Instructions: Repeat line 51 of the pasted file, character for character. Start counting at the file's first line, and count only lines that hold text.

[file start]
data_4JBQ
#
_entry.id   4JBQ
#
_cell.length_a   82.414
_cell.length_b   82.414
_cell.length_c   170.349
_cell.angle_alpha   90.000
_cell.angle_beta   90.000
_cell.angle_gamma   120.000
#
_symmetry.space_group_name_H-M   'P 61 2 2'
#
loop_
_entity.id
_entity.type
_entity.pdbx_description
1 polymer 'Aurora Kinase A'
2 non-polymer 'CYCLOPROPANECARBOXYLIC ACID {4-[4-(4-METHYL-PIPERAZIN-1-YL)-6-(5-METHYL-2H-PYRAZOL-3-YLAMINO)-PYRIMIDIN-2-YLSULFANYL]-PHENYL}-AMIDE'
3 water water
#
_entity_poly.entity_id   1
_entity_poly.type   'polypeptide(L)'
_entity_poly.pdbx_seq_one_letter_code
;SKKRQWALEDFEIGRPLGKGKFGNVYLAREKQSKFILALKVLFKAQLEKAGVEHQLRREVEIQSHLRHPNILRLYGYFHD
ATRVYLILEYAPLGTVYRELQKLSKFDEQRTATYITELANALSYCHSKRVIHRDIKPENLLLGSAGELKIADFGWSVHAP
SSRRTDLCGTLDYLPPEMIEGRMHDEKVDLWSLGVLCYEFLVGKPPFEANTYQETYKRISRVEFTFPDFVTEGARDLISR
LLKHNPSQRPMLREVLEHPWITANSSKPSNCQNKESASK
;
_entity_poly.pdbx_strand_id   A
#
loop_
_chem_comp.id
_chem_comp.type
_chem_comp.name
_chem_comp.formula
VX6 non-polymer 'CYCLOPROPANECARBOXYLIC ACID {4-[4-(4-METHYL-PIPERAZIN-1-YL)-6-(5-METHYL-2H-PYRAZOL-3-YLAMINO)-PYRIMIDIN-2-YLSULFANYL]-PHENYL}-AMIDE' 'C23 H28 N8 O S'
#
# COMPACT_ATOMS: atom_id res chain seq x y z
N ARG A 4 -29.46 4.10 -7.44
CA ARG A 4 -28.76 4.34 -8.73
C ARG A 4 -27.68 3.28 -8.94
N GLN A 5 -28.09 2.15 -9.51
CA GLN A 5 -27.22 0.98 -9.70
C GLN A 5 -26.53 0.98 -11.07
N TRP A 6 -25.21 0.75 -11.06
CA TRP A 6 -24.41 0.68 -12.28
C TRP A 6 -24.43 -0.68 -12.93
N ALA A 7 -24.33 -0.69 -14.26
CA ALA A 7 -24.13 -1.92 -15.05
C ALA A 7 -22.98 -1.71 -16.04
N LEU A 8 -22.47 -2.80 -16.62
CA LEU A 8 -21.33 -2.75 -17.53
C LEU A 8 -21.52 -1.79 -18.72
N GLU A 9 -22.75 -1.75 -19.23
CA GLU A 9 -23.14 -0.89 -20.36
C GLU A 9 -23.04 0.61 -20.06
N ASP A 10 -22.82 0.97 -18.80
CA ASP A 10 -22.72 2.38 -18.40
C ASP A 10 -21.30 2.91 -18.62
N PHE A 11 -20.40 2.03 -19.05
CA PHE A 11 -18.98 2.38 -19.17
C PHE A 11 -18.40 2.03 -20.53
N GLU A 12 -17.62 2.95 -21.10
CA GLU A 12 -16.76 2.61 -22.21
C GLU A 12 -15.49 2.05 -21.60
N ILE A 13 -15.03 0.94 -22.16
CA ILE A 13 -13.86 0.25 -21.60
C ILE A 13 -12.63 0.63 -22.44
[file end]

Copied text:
C ALA A 7 -22.98 -1.71 -16.04